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Feulner v. South Rehabilitation Center, Inc.

United States District Court, M.D. Florida, Orlando Division

February 7, 2018

STEPHANIE FEULNER, VERNON HITCHNER and VICTORIA SHUGART, Plaintiffs,
v.
SOUTH REHABILITATION CENTER, INC. and DEDRIX DAKA, Defendants.

          REPORT AND RECOMMENDATION

          DANIEL C. IRICK, UNITES STATES MAGISTRATE JUDGE.

         This cause comes before the Court for consideration without oral argument on the following motion:

MOTION: PLAINTIFFS' OPPOSED MOTION TO APPROVE SETTLEMENT AGREEMENT (Doc. 62)
FILED: December 7, 2017
THEREON it is RECOMMENDED that the motion be GRANTED.

         I. BACKGROUND.

         Stephanie Feulner, Vernon Hitchner, and Victoria Shugart (collectively, the Plaintiffs) filed this wage related action against Dedrix Daka, who is proceeding pro se, and South Rehabilitation Center, Inc. (SRC).[1] (collectively, the Defendants). Doc. 1. Plaintiffs each alleged, in relevant part, that they performed overtime work for Defendants, but Defendants did not pay them time-and-a-half for all of the overtime hours they worked. Id. at ¶¶ 57, 59, 94, 96, 132, 134. Thus, Plaintiffs each assert a claim against Defendants for unpaid overtime wages in violation of the Fair Labor Standards Act (FLSA), 29 U.S.C. § 207. Id. at 19-21. Plaintiffs also asserted various state law claims against Defendants, including common law unpaid wages, breach of oral contract, and unjust enrichment. Id. at 21-27.

         The Clerk entered default against SRC in August 2016. Doc. 19.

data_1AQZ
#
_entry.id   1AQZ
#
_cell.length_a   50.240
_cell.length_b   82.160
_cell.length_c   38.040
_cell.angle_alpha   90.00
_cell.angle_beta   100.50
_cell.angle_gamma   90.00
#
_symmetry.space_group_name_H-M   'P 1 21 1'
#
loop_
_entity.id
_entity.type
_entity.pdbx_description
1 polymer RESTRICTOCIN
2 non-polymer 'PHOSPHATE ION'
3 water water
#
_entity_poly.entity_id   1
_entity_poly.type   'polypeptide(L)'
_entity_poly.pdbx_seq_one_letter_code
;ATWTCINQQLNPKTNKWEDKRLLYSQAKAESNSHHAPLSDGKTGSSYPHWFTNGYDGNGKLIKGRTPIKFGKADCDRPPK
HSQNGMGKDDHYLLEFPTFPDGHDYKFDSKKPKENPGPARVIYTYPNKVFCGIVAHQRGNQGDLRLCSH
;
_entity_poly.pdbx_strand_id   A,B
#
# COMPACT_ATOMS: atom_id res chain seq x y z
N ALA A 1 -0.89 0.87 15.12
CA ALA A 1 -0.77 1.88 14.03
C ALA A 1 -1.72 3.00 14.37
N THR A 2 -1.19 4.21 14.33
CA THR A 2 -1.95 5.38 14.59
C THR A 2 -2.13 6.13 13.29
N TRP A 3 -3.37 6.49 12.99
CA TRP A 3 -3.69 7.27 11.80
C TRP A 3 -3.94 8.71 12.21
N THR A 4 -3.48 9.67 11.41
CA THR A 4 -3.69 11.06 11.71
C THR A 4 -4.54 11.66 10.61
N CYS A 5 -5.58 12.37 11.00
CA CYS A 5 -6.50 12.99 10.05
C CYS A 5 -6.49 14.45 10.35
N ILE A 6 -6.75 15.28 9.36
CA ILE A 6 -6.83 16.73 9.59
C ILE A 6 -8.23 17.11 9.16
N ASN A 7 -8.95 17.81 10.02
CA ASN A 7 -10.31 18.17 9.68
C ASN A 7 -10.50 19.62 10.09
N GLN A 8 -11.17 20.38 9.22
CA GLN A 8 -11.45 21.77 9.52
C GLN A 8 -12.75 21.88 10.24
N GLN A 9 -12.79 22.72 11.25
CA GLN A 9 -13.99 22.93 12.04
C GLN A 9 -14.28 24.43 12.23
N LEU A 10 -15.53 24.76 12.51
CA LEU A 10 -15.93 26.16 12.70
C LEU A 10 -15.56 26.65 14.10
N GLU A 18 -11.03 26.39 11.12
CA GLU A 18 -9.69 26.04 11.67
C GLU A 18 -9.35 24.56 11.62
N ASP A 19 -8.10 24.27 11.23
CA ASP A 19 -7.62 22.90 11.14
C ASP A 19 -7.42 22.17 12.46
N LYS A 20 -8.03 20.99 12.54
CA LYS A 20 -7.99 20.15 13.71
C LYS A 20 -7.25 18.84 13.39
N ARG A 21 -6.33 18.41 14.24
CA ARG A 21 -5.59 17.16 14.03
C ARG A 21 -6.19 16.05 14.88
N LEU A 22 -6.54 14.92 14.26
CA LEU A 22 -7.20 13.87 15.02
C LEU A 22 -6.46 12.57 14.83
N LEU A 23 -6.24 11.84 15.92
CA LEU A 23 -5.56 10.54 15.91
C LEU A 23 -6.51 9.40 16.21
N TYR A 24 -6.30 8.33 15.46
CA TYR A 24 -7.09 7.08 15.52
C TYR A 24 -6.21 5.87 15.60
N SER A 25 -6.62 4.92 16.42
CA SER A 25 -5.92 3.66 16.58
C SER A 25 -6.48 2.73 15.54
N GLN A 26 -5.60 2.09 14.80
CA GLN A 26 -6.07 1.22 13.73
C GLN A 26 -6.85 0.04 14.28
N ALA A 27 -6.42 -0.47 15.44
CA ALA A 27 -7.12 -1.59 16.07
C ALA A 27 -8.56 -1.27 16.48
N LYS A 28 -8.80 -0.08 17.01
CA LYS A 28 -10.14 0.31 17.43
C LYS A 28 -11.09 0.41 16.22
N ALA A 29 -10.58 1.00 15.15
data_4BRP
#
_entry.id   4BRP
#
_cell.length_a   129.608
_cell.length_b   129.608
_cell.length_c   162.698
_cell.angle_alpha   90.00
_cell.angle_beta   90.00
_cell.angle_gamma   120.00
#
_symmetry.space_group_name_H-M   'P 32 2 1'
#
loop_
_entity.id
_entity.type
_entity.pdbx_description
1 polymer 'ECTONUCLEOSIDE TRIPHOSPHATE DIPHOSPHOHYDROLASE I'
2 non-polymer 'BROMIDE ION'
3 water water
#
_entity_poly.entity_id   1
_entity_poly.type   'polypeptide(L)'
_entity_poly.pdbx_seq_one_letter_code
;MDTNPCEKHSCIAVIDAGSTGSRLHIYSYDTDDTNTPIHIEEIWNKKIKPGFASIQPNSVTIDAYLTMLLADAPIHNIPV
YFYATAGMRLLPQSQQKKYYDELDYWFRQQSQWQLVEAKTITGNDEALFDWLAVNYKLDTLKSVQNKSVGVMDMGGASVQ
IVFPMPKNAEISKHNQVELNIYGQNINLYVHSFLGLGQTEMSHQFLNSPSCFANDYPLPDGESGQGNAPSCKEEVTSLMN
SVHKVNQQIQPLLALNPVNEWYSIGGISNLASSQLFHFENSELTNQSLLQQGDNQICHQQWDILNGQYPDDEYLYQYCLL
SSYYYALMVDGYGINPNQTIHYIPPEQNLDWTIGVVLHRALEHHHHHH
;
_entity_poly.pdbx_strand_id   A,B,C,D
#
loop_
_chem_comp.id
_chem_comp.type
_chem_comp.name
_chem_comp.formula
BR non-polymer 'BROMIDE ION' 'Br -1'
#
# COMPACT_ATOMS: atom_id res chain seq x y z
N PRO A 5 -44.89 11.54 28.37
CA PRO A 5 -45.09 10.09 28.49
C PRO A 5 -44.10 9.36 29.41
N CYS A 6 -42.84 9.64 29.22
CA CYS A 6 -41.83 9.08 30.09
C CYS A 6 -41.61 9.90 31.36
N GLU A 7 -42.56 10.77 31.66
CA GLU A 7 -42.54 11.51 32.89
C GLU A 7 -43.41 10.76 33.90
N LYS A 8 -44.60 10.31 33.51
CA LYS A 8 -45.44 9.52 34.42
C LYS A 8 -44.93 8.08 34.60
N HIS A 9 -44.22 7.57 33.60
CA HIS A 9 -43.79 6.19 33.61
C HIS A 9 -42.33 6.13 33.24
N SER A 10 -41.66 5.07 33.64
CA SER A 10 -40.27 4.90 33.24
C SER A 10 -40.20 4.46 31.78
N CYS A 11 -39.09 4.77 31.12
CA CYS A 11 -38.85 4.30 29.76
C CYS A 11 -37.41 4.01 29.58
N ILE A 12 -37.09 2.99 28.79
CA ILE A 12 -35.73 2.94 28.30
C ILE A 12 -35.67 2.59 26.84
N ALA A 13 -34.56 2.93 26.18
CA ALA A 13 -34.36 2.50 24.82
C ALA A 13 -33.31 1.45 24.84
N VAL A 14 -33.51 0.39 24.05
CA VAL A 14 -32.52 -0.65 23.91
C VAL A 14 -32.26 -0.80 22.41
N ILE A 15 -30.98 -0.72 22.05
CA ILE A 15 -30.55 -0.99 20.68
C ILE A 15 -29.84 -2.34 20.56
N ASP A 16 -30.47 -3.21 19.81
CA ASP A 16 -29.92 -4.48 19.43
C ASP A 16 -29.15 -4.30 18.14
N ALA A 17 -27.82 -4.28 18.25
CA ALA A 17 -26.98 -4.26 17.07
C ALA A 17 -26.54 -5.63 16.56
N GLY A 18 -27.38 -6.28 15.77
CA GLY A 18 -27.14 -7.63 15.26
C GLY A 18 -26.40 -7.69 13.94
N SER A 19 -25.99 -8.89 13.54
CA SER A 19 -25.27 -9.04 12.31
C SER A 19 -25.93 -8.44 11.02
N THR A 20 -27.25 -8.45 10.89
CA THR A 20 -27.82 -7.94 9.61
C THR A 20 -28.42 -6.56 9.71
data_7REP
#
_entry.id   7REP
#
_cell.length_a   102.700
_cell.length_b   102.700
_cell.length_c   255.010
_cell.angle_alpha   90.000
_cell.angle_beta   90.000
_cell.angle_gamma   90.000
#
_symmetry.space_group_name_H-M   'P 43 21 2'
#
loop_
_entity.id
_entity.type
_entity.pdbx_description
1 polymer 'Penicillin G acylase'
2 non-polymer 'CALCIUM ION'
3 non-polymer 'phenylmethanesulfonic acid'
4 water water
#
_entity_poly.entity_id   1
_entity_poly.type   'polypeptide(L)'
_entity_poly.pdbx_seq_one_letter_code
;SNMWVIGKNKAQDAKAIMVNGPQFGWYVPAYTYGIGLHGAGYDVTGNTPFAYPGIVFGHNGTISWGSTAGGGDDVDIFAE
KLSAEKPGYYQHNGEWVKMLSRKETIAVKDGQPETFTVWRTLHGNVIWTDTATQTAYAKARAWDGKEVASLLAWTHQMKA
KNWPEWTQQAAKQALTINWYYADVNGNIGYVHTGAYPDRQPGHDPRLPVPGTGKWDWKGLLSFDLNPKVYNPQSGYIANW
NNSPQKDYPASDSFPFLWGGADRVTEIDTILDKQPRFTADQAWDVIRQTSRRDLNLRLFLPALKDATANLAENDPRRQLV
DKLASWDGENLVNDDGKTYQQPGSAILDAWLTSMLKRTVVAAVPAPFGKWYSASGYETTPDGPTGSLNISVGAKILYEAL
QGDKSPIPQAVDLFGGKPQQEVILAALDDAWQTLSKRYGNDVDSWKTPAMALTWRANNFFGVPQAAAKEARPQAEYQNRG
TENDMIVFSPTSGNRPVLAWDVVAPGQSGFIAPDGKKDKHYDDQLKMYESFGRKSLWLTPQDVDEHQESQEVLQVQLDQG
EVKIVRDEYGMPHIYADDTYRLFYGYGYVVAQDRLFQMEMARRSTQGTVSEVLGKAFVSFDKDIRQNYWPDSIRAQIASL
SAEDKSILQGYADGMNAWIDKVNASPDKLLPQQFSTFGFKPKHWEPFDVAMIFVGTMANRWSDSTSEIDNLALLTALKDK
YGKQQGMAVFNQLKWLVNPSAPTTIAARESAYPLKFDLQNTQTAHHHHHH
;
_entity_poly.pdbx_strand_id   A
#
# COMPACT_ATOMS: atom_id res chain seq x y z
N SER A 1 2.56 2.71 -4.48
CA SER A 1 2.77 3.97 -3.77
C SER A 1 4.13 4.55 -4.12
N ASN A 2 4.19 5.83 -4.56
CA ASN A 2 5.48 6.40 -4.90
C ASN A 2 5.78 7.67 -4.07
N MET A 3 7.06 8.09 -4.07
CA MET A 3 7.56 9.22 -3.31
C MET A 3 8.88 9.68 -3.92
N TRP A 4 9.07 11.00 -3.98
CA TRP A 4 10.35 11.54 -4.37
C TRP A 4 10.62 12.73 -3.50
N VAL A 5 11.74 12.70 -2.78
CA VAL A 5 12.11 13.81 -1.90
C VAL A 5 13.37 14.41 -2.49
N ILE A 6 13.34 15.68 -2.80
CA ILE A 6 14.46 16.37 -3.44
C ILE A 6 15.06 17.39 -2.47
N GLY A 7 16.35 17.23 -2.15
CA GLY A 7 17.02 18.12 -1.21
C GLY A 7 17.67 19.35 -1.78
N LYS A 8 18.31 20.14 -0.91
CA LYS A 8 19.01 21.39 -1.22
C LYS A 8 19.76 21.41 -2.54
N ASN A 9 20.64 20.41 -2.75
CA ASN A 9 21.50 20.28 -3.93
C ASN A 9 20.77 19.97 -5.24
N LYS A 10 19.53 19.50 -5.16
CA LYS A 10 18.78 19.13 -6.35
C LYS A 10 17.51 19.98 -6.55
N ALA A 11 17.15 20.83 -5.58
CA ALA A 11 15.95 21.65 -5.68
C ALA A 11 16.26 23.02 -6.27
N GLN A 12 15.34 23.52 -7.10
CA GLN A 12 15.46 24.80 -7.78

In August 2017, Plaintiffs and Mr. Daka, on behalf of himself and as CEO of SRC, engaged in mediation. Docs. 47; 62-1. The parties settled the case, and executed a “Mediation Term Sheet” (Mediated Agreement) setting forth the following material terms of the settlement: 1) Defendants would pay Ms. Feulner at total of $2, 833.35, Mr. Hitchner a total of $2, 833.35, Ms. Shugart a total of $2, 833.35, and a total of $4, 000.00 in attorney fees and costs; 2) the parties would evenly divide the cost of mediation; 3) the parties would execute a more-comprehensive settlement agreement; and 4) Defendants would provide neutral references in the event a third-party inquires about Plaintiffs' employment with Defendants. Doc. 62-1.

         After mediation, Plaintiffs provided Mr. Daka with a more-comprehensive settlement agreement, but he refused to execute that agreement. Plaintiffs moved to compel Defendants to comply with the Mediated Agreement and execute the settlement agreement drafted by Plaintiffs. Doc. 53. The undersigned held a hearing on the motion to compel and found that Plaintiffs had failed to provide any authority permitting the Court to compel Defendants to execute the settlement agreement drafted by Plaintiffs. See Doc. 61. Thus, the undersigned denied the motion to compel, and directed Plaintiffs to file a motion to approve the Mediated Agreement, if they so choose. Id.

         On December 7, 2017, Plaintiffs filed a Motion to Approve Settlement Agreement (Motion), to which they attached the Mediated Agreement. Docs. 62; 62-1. Plaintiffs argue that the Mediated Agreement constitutes a fair and reasonable resolution of their respective FLSA claims, and request that the Court grant the Motion, approve the Mediated Agreement, and dismiss the case with prejudice. Id. at 3-5. Plaintiffs certified that the Motion is opposed, id. at 5, but Mr. Daka has not filed a response in opposition to the Motion and the time for doing so has passed. Thus, the Motion is unopposed.

         II. LAW.

         The settlement of a claim for unpaid minimum or overtime wages under the FLSA may become enforceable by obtaining the Court's approval of the settlement agreement.[2]Lynn's FoodStores, Inc. v. U.S. Dept of Labor,679 F.2d 1350, 1352-53 (11th Cir. 1982). The Court, before giving its approval, must scrutinize the settlement agreement to determine whether it is a fair and reasonable resolution of a bona fide dispute of ...


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